Publisher’s Note: Who supports the LEDE Program?

Ronda Watson Barber, OhioMBE Publisher

Happy Birthday James Ragland – For the People. I want to publicly thank Columbus City Schools Board Member Ragland for his support of Black businesses and encouraging integrity in the district’s purchasing process. To date, he is the ONLY OhioMBE endorsed candidate for the Columbus City school board.

After viewing the Sept. 21 school board meeting, Ragland was the sole board member interested in the LEDE program and voted to deny a possible fraudulent contract. All, except Ragland, approved of legislation that allowed a company to receive a $2 million contract to supply water that has questionable business practices.  The other Black and Hispanic board members said NOTHING! FriendsOffice or Friends out of Findlay was accused of using LEDE companies as “pass-through” to receive contracts from the district in the past.

In a Columbus Dispatch article, Ken Schroeder, chief executive officer of Friends, confirmed that his firm planned to set up Daniel Hobbs, a LEDE vendor based in Cincinnati, to buy copier paper from a Friends supplier at the same rate as Friends pays. Then Friends would buy it from Hobbs for slightly more. Such arrangements are common among companies trying to land contracts with entities that have programs designed to help minorities or disadvantaged people, Schroeder said. “We helped him get his business set up,” including doing all of Hobbs’ back-office work, such as invoicing and maintaining customer contacts.”

According to the Dispatch,” in 2016, the state government threatened to kick his company, Reliable, out of its Encouraging Diversity, Growth and Equity program and its Minority Business Enterprise program. The state accused Reliable of being “not ultimately controlled by a socially disadvantaged individual” and said the company instead was “acting as an agent or intermediary in making contracts on behalf of Friends Service Company.”

“On information and belief,″ the two companies were “virtually indistinguishable” in day-to-day operations, the Ohio Department of Administrative Services Equal Opportunity Division wrote to Hobbs in May 2016. Reliable contracted with Friends for supplier arrangements, office rental, and vehicle leases. Its financial documentation (including tax paperwork), invoices and remittances, product website, marketing materials, business locations and contact information (including telephone numbers and email addresses) “appear all to be managed by Friends,” DAS wrote.”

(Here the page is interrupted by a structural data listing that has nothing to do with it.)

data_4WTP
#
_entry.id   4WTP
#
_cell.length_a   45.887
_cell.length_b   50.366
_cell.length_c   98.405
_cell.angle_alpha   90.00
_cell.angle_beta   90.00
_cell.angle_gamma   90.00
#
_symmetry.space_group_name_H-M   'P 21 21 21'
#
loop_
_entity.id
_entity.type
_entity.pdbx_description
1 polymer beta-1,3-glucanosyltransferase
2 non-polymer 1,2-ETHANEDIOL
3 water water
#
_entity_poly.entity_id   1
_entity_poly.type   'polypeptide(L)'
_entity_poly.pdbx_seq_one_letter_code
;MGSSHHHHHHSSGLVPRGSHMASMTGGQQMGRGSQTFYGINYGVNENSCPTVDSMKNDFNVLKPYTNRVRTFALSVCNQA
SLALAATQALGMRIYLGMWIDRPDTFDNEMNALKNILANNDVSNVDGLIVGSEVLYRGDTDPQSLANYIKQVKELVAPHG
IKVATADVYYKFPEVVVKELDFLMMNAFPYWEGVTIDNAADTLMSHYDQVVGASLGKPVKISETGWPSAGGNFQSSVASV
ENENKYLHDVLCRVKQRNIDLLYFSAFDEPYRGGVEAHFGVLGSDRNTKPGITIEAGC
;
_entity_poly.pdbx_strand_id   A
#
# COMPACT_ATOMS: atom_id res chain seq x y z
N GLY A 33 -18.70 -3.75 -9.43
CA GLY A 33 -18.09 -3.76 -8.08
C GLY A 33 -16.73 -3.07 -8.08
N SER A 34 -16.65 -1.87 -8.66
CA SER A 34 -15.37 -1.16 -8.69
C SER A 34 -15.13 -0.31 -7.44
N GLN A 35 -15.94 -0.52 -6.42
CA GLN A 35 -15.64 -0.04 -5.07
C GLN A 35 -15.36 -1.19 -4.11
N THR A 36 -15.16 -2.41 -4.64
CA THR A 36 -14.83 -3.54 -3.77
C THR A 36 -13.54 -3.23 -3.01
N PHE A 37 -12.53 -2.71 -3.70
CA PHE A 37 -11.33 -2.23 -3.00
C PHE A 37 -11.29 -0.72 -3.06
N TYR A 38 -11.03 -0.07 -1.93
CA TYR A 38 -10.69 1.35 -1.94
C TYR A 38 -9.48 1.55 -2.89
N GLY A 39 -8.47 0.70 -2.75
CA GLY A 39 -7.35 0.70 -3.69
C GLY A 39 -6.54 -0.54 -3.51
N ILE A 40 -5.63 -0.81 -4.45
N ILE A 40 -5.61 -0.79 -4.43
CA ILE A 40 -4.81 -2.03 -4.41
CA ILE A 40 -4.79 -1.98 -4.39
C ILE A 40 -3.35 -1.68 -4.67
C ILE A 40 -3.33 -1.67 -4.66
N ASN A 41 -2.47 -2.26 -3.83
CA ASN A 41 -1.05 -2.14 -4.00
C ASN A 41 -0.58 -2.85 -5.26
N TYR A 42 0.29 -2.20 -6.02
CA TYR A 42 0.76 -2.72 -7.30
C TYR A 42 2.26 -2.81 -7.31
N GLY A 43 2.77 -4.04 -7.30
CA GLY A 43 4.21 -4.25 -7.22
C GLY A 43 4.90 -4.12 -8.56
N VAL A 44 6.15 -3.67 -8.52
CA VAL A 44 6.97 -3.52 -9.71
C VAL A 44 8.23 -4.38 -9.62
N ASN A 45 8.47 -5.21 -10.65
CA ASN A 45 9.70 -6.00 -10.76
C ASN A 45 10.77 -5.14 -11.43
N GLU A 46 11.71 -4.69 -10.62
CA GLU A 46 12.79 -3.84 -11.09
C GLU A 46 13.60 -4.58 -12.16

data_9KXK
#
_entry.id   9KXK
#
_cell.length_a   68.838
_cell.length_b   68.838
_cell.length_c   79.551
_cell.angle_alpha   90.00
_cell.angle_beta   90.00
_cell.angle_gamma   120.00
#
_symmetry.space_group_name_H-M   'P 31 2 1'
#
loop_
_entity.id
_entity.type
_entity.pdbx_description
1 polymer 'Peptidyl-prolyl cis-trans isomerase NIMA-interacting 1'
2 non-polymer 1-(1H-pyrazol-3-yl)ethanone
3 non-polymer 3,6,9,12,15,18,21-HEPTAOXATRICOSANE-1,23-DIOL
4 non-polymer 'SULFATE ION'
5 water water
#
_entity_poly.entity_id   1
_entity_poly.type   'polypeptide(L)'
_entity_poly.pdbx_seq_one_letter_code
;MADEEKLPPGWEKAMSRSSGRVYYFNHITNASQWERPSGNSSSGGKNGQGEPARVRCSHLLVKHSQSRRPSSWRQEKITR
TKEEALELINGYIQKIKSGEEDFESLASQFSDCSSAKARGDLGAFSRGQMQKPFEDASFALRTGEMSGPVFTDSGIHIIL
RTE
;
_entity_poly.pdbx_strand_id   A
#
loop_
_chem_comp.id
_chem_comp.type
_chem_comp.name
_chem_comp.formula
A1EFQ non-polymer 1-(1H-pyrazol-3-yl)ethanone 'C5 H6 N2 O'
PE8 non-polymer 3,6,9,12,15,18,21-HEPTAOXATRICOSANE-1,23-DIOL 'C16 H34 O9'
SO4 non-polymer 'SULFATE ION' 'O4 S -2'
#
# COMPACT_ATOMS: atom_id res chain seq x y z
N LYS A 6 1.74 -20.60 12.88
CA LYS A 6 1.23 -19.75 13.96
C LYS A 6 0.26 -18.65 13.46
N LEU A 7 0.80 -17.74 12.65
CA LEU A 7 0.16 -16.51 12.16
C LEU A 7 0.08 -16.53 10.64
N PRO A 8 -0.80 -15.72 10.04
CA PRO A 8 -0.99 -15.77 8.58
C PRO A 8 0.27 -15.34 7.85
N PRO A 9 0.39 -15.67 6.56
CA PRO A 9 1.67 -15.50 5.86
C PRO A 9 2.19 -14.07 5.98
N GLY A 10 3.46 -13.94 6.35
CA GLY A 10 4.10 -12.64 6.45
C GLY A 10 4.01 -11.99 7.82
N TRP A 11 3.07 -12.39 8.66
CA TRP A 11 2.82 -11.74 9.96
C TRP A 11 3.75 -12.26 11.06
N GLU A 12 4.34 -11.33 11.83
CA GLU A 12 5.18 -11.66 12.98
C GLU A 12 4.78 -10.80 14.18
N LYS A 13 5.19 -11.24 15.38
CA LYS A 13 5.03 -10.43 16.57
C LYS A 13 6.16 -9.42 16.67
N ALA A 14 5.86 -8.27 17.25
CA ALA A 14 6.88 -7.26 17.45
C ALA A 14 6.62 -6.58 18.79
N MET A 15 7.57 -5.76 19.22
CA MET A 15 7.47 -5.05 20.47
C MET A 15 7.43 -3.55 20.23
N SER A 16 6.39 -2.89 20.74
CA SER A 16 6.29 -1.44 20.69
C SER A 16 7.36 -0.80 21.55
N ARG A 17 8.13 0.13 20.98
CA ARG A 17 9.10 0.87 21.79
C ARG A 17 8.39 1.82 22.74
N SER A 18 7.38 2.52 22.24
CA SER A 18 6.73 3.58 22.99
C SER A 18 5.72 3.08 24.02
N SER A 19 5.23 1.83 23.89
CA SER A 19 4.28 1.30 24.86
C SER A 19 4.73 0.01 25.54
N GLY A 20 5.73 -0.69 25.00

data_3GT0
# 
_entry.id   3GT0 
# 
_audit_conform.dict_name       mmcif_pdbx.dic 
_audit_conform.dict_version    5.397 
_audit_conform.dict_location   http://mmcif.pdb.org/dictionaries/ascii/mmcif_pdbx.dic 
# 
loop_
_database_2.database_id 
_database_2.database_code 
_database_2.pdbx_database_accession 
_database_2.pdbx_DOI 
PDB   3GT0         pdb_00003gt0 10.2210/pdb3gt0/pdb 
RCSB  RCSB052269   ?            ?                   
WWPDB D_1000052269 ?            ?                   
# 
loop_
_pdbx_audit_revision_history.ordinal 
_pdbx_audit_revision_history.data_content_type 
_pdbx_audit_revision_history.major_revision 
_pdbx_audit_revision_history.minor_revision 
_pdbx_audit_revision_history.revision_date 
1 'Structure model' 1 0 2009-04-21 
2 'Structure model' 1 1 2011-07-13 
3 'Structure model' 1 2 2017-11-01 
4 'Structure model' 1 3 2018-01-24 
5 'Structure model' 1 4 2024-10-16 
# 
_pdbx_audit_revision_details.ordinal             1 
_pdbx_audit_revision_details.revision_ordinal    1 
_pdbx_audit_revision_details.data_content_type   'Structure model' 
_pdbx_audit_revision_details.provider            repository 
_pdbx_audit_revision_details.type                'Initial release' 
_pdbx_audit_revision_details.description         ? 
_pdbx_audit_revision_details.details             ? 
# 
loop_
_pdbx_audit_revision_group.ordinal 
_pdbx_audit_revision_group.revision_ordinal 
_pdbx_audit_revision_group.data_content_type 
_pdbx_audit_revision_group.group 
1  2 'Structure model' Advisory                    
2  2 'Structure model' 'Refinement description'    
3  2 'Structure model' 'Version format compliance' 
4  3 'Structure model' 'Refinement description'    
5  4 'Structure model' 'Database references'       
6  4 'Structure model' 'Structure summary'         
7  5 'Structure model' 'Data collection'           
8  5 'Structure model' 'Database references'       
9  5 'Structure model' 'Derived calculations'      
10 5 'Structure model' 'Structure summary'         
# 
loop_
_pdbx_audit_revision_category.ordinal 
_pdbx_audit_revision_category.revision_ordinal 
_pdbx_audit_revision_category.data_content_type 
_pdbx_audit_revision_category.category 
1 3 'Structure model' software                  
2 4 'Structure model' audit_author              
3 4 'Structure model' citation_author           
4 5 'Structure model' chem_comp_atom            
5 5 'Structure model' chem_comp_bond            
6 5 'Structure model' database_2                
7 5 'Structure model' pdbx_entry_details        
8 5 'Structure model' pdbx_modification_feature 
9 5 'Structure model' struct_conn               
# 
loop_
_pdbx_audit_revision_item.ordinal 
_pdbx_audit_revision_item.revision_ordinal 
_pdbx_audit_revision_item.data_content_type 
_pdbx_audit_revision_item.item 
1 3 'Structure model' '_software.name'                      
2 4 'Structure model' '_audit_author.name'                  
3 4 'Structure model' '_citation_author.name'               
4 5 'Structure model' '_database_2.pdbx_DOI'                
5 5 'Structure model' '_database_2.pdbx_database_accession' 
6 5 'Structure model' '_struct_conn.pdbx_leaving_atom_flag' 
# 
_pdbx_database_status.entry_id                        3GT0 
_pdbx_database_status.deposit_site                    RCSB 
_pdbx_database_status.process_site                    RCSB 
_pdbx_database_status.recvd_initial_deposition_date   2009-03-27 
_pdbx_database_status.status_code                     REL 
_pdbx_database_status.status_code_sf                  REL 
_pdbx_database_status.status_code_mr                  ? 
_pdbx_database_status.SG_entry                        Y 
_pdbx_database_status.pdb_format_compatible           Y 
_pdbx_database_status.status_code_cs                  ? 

https://www.dispatch.com/news/20190421/vendors-dispute-raises-questions-about-columbus-schools-program-for-disadvantaged-contractors

Why is Friends allowed the privilege of contracting with Columbus City Schools when they proudly admitted to abusing the LEDE program? The demoted former chief operating officer who still receives his $150,000 salary in a position that was created to help him as COO, Maurice Oldham, was sad and pitiful as usual.  

Is this practice okay with board members? Is the LEDE program essential to the elected school board? Why are issues that impact disadvantaged businesses overlooked? Why isn’t the district meeting the mandated 20 percent purchasing goal? Why do board members vote on legislation that doesn’t have LEDE participation? Why is legislation forward to the board without LEDE participation? 

I have been asking these questions for years, advocating for Black-owned businesses to get more contracting opportunities with Columbus City Schools. You get the elected officials that you vote for. The following incumbents are running for Columbus City School Board: Michael D. Cole, James Ragland, and Ramona R. Reyes. When the three ask for your vote, ask them about their votes on contracts without LEDE vendors. Ask about the $2 million water contract awarded to a company accused of defrauding the district and why they remained silent. 

Mohamed Ali, Kevin Hairston, and Christina Vera are running for a seat on the board. Ask them how they would improve the LEDE program and expand opportunities for Black vendors.

Our votes and dollars are vital to the success of Columbus City Schools. Black Business Matter. Many people employed by the district live high on the hog at the expense of poor kids in the district. We can not continue with business as usual.

Just my thoughts…rwb

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